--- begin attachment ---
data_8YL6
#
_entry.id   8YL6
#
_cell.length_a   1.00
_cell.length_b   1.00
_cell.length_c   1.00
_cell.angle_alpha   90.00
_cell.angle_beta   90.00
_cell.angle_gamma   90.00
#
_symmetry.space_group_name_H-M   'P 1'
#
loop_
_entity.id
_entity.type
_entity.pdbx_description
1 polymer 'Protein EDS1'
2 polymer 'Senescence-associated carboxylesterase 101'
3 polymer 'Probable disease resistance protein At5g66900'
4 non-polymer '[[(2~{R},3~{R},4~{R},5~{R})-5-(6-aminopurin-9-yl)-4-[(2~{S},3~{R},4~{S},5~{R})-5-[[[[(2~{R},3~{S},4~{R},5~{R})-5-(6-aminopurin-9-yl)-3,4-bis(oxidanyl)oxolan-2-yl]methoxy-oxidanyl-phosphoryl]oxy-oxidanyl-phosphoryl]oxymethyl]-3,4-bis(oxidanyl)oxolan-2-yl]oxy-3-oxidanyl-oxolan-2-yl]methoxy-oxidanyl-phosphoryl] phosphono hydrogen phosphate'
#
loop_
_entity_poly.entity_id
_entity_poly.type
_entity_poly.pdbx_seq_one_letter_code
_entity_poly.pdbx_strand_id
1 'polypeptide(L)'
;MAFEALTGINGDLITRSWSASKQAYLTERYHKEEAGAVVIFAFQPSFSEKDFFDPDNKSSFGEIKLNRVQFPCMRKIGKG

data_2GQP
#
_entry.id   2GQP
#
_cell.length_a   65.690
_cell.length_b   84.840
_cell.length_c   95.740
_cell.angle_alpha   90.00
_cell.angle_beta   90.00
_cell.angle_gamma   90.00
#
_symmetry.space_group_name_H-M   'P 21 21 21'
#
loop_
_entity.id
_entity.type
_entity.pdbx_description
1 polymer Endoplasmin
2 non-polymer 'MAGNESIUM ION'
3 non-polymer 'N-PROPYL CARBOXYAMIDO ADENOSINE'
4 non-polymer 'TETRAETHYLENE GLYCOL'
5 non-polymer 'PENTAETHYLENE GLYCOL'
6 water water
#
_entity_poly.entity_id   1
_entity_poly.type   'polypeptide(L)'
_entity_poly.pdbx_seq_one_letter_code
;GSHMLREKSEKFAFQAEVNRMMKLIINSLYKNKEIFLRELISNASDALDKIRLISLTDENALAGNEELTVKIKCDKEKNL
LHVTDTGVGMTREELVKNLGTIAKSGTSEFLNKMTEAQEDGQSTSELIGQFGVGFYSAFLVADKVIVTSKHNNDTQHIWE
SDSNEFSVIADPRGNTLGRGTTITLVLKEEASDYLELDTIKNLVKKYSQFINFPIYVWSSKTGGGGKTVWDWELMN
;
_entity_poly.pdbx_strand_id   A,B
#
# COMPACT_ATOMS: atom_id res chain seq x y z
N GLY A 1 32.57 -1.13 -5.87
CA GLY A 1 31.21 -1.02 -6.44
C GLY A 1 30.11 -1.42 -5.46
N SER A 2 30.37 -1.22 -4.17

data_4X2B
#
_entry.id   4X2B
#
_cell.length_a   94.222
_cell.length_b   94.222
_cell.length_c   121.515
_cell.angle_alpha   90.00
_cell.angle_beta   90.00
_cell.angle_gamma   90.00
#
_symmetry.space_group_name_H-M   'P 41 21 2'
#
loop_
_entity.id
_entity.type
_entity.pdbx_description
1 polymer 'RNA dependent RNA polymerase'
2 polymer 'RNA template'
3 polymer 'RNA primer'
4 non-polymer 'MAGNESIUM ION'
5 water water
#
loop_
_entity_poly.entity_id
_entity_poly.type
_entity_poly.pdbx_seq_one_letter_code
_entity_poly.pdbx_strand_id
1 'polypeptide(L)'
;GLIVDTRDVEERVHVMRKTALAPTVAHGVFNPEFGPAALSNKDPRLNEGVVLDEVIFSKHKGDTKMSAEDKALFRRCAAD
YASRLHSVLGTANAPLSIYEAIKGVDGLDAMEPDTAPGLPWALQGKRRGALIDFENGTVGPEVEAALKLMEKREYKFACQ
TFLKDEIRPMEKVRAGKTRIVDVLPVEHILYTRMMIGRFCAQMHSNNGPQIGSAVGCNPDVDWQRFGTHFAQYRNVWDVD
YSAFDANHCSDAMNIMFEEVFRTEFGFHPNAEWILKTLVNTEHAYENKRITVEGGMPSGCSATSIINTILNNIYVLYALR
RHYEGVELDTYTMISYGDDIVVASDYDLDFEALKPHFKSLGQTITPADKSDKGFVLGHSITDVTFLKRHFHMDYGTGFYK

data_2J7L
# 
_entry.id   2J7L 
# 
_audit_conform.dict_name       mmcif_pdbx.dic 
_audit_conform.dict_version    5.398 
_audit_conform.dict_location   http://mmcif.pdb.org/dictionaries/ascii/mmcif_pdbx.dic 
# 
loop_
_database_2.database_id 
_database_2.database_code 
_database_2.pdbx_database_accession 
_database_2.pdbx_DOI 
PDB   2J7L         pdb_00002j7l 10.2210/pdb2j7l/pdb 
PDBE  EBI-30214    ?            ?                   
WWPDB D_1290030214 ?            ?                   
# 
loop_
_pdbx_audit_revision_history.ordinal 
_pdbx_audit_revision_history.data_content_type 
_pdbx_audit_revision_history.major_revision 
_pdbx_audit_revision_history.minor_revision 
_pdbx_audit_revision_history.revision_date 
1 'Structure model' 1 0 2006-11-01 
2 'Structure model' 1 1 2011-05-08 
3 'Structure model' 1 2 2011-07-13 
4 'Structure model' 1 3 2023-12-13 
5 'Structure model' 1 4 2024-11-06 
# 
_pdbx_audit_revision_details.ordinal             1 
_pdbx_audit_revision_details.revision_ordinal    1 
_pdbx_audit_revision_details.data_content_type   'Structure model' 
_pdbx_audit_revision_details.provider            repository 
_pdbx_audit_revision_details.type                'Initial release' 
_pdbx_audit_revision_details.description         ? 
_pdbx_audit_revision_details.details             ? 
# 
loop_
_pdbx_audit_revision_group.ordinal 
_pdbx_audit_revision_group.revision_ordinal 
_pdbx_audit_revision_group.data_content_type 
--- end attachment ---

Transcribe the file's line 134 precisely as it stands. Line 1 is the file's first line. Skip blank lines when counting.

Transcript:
_pdbx_audit_revision_details.provider            repository 